Earlier this month, vice presidential candidate Rep. Paul Ryan was doing an interview with the local ABC affiliate in Flint, Mich., when the subject turned to reducing gun violence in America. After Ryan answered, the interviewer asked a follow-up question relating to tax cuts. Ryan, visibly annoyed, responded, "That was kind of strange, you trying to stuff words into people's mouths," as one of his entourage covered the camera with a notebook.
The clip was picked up by Buzzfeed.com, and has been held up, depending on your political leanings, as either an example of liberal activism infiltrating ostensibly straight news or a thin-skinned candidate attempting to bully reporters. What very few outlets have discussed is Ryan's initial response to the question, in which he rambled about how gun violence could be reduced if people in "the inner city" were taught how to function in a "civilized society."
Considering there were two high-profile mass shootings during the summer, both of which were committed in the suburbs by white males, for Ryan to immediately go that way with his answer seems kind of creepy and borderline racist, but when an interview affords the media an opportunity to make the story about a politician acting like a diva, nothing else in the story matters.
A somewhat similar incident occurred after President Barack Obama announced a change in federal immigration policy, under which certain underage undocumented immigrants wouldn't be subject to deportation. At a news briefing, during which Obama didn't take questions, Neil Munro, a correspondent for Tucker Carlson's awful blog-type-thing the Daily Caller, began yelling accusatory questions at Obama before he finished speaking, visibly annoying the president. Again, depending on whom you talked to, this incident illustrated the depravity of either the questioner or the questioned.
Most people agreed that Munro violated protocol — of course it's OK to ask tough questions of the president, his detractors argued — but you do it at the right time and the right place. I can't help but notice, however, that questions on truly tough, undercovered issues, such as drone strikes or the treatment of accused Army whistleblower Bradley Manning, are rarely asked of the president or the entire executive branch, in any context.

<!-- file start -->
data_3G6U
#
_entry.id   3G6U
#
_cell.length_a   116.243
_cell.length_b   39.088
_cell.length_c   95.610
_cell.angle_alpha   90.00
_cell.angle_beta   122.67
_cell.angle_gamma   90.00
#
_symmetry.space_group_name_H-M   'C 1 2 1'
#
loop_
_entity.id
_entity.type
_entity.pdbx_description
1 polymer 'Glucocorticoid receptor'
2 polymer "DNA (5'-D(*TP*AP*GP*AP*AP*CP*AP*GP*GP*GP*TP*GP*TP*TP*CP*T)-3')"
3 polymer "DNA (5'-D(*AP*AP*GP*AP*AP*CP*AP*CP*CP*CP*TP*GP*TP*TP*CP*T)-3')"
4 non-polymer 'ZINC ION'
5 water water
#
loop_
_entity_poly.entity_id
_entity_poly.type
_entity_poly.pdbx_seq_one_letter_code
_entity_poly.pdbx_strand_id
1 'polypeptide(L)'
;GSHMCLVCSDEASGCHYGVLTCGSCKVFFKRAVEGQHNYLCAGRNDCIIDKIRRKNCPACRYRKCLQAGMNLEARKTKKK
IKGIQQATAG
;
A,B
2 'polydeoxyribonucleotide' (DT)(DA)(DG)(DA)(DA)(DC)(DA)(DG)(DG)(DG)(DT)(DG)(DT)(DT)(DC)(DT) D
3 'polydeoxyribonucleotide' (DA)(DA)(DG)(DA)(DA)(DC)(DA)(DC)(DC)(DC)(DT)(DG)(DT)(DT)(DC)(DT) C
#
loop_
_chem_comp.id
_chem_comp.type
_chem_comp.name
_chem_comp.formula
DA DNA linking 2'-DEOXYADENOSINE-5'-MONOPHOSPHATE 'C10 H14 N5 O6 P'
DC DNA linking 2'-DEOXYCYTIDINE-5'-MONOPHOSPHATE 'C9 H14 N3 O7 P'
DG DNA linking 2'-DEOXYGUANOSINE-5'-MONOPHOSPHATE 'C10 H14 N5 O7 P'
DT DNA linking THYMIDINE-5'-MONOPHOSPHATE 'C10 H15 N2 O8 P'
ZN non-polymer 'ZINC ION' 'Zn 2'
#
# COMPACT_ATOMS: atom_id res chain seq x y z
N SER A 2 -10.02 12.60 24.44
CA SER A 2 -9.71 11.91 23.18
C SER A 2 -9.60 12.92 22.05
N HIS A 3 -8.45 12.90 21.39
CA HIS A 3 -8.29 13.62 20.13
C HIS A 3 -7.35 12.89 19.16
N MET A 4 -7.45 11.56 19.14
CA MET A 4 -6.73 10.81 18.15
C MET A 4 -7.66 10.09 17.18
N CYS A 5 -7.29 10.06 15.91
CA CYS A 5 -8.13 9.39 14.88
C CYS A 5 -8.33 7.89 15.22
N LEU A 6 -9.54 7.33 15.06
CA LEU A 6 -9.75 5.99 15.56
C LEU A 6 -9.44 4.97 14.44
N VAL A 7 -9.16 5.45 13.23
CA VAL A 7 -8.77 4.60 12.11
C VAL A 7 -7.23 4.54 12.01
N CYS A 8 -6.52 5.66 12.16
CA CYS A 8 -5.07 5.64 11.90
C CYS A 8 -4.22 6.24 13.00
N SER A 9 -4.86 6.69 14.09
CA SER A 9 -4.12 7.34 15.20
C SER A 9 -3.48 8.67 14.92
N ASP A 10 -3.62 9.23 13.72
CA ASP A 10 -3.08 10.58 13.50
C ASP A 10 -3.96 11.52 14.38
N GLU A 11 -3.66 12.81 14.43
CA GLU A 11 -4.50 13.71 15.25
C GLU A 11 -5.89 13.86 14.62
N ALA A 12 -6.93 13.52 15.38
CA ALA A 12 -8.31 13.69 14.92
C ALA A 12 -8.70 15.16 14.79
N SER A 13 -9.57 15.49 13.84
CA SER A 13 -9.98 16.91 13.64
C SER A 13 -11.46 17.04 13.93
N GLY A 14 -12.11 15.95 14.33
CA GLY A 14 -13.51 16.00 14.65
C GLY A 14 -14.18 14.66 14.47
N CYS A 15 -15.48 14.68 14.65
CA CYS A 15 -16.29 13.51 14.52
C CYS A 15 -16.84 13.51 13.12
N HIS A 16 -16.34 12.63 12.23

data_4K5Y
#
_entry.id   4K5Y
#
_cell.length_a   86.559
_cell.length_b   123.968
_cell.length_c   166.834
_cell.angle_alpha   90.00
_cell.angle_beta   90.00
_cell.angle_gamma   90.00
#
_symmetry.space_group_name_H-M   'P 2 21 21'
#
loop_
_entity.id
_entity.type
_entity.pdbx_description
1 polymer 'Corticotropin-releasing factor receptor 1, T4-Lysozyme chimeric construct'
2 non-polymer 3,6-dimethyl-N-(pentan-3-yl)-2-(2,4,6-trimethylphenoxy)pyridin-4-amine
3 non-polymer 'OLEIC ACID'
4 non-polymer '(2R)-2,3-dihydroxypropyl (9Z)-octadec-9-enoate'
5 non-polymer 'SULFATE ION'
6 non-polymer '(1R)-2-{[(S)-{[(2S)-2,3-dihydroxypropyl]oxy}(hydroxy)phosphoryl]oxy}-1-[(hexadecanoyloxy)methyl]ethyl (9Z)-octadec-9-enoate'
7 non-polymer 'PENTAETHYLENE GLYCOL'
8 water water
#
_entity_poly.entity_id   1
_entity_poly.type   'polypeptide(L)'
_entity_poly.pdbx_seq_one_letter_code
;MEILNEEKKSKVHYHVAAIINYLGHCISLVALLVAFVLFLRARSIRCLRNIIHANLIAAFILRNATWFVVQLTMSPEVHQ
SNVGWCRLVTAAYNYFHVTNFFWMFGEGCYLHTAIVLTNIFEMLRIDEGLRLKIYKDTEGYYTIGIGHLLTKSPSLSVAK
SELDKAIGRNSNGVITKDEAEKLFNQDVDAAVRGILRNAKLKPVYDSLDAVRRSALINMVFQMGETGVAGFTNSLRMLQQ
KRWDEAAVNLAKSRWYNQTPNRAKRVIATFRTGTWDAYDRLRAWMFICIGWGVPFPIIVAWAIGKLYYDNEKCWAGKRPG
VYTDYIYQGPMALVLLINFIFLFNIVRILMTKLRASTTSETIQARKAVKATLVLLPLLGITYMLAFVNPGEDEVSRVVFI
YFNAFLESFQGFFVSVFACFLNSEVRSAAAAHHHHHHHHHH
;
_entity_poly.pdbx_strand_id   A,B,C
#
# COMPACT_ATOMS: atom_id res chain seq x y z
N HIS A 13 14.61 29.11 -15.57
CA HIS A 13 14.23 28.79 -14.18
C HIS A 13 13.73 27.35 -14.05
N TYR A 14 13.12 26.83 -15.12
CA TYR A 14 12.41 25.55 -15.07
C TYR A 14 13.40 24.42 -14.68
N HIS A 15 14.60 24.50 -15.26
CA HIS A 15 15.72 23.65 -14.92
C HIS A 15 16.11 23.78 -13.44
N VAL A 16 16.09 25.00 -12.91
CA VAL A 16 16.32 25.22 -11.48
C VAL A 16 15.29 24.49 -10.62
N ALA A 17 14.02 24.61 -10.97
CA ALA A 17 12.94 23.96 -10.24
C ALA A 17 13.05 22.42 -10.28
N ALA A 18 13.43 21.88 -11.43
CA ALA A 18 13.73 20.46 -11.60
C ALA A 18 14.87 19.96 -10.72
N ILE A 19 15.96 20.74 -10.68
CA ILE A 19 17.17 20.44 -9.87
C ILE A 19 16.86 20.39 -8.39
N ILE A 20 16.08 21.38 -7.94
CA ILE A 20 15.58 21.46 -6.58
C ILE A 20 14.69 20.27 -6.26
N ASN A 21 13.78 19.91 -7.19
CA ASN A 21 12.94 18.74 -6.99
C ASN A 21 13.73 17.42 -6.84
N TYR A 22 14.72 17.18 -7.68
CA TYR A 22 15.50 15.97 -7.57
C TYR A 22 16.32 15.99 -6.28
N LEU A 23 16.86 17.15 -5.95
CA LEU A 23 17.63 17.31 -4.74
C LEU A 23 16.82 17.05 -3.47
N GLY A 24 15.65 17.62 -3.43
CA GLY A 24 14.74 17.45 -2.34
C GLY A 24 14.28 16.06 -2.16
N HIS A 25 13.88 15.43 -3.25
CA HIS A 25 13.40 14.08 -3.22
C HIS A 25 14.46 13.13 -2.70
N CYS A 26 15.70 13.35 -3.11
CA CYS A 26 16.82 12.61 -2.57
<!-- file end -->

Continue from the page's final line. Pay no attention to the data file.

And herein lies the problem: Our free press, supposedly the beacon of a free society, has made its primary beat drama and gaffes rather than fact checking and reporting of the news. Take the first presidential debate. There have been numerous fact checks since the debate, with several ascertaining that, despite his strong performance, Mitt Romney made 27 separate untrue statements during the course of the debate.
You'd think this kind of thing would be all over the news, but political media in America don't find it entertaining to fact check Romney. They find it entertaining to present examples of him being doltish and out-of-touch, much like their treatment of former Vice President Al Gore or Sen. John Kerry. Last week, in the second debate, moderator Candy Crowley checked a claim Romney made about Obama's response to the terrorist attacks in Benghazi, Libya, leading media — and not just conservatives — to act as though Crowley as a member of media was out of line in pointing out a falsehood.
This is why the media had so much more fun with Romney's summer tour of Europe, which really had nothing to do with policy but featured him doing goofy things such as criticizing London's preparedness for the Olympics. At one point, during a stop in Poland, a reporter even yelled, "What about your gaffes?" — a question Salon's Alex Pareene accurately described as "a perfect beautiful little 2012 campaign Zen koan that should be buried in a time capsule that is never ever dug up."
It's become fairly lazy and clichéd to insist that something is all about ratings, page views and paper sales, and it's becoming similarly old hat to complain that media do a bad job of fact checking politicians on both sides. That said, I don't think it's unfair to ask that the media be as committed to reporting on things that matter as it is talking about whether Paul Ryan really ran that marathon, or what Joe Biden said into a hot mic. Sometimes it seems like political reporting has become less about the facts and more about tallying up stupid mistakes and declaring whoever made the fewest the winner.
Contrary to popular myth, the mainstream political media's allegiance isn't to liberalism but to a few easy-to-remember preset narratives — Obama is too professorial, Romney too rich, Ryan a wonk, etc. — and finding stories to support that narrative. It might deprive us of nuance, but when your goal is to make boring old politics easy to digest, nuance is a liability. S
Zack Budryk is a freelance writer living in Richmond.
Opinions expressed on the Back Page are those of the writer and not necessarily those of Style Weekly.